The weekend of this week will see hundreds of thousands of people throughout Asia and across the world Asian diaspora mark the beginning of Lunar New Year celebrations. It marks the end of the Zodiac Year of the Tiger as well as the start of the Year of the Rabbit or Cat for the Vietnamese. The opening days of this holiday usually bring an ebb in the commercial activity since families come together. The majority of Chinese workers from abroad feel that this will be the last time they can travel home to China. The custom has its roots in the past and emphasizes importance of family ties.
Lunar New Year, as Chinese Malaysians, is a chance to protect and carry on the traditional Chinese customs for future generations. Daniel Lee Lih Wei is a father of two, hails from Klang. He lives in a nearby suburb of Kuala Lumpur’s Sunway University, where he manages research. “I want to introduce my children to our diverse tradition and culture so that they can utilize these experiences in their lifetime travels,” he adds. “It is about providing an opportunity to expose them and instilling memories that I am privileged to have.
Lee Lih Wei as a father is conscious of how important it is to help instill culture tradition in his 4 year-old and one-year-old children. So, he’s arranged several celebrations during the build-up to the New Year that will allow children to take part in various activities such as playing with firecrackers, enjoying cookies and witnessing traditional lion dances in elaborate colourful costumes. These shows, which are performed across the nation, symbolise good fortune and luck. Lee Lih Wei plans to be off from work for a week and wear coordinating red outfits for his family for the two-day reunion. He is also expecting significant gifts from his grandparents in order to bless his kids.
Last year, Wen Xu experienced disruption when she was planning to travel to her hometown in a small Anhui county because of Covidrestriction; however this time, the -year-old has been successful in making it via Hong Kong, where she recently moved to work as a reporter. Recent developments in China have made this possible. In December, China’s government ended its non-covid policy. Xu, therefore, is one of the millions that were able to see their families on the day of the Lunar New Year. Lee Lih Wei says that the new technology means they’ll eat lunch with their wives and eating dinner with their families.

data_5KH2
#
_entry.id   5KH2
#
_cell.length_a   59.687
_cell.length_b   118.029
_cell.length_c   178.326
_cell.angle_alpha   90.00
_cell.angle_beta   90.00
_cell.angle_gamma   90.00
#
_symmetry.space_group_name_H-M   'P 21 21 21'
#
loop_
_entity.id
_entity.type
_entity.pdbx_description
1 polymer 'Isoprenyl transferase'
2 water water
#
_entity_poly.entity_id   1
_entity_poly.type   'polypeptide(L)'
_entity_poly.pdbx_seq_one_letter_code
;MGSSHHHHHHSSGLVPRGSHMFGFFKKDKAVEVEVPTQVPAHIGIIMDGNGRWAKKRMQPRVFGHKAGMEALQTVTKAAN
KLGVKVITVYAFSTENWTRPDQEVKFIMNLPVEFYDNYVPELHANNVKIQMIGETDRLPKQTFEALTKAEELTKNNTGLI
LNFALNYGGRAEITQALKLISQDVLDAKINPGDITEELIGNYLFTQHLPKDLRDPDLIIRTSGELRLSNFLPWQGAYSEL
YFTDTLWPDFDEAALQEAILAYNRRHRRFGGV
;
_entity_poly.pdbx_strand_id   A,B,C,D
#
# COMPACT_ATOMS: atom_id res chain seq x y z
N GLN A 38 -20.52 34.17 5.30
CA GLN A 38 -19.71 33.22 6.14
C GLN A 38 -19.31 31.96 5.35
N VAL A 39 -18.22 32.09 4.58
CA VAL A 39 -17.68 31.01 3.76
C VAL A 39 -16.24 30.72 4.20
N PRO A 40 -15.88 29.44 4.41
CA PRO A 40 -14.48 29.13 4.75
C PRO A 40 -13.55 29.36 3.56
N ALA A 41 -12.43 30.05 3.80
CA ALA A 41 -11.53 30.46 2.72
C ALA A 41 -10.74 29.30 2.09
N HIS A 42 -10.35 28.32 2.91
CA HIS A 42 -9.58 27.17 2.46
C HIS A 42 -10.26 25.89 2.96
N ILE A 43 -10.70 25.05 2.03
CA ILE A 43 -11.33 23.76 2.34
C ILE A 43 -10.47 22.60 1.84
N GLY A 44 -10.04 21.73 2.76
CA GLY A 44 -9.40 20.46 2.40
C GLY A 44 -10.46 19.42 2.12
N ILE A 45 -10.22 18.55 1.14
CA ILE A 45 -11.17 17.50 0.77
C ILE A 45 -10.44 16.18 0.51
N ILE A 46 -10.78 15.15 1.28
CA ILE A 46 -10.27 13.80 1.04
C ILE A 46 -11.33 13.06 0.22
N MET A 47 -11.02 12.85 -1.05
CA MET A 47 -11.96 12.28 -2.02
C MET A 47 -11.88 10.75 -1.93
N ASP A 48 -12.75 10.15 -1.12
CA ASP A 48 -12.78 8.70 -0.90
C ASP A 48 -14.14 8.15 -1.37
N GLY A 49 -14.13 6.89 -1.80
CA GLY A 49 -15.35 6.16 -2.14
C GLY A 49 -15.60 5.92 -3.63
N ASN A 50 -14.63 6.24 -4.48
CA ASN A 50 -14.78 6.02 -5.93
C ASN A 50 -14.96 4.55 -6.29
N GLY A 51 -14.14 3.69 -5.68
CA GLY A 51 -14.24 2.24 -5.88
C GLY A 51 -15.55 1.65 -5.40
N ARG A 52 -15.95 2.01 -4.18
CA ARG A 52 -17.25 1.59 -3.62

Xu is thrilled to see her family reunited after New Year’s Eve celebrations with her uncle, aunt and her cousin. The three of them will travel from a distant town. Xu will host a reunion dinner containing classic family meals like steaming pork cooked with rice flour and bone broth in order to be the first to welcome guests. Xu can catch up with her cousin after the return of her Canadian cousin during this time of relaxing eating, catching up and sharing meals. Xu also plans to record her mother making ejiao, an ancient Chinese meal. Xu together with her cousin as well as the other childhood friends of theirs would be looking forward to such special reunions with great enthusiasm.
My cousin and I annually enjoy a meal with each other and climb up the stairs to take a look at the amount we obtained in the form of customary red envelopes from our older family members. It is said that, even when we’re grown up and have children, she still receives red envelopes. It’s a bit sad in this particular year, as her grandfather is suffering from COVID and does not have the ability to attend dinner with them because he has to stay in his 3rd-floor bedroom and is fitted with an oxygen unit. Xu has been successful in her professional career during the Year of the Tiger, however she was unable to settle down in relationship issues. She hopes for the next year is to meet an individual who is special to her.
The upcoming reunion dinner will be a memorable occasion for Xu as well as her family. They will not only have the opportunity to meet Xu’s long-distance cousin and enjoy traditional family dishes as well, they’ll also participate in an important event that provides them with the chance to experience the ancient lifestyles that their grandparents used for centuries. Xu’s family will cherish this holiday season as it reminds them of their common history, culture and bond of love.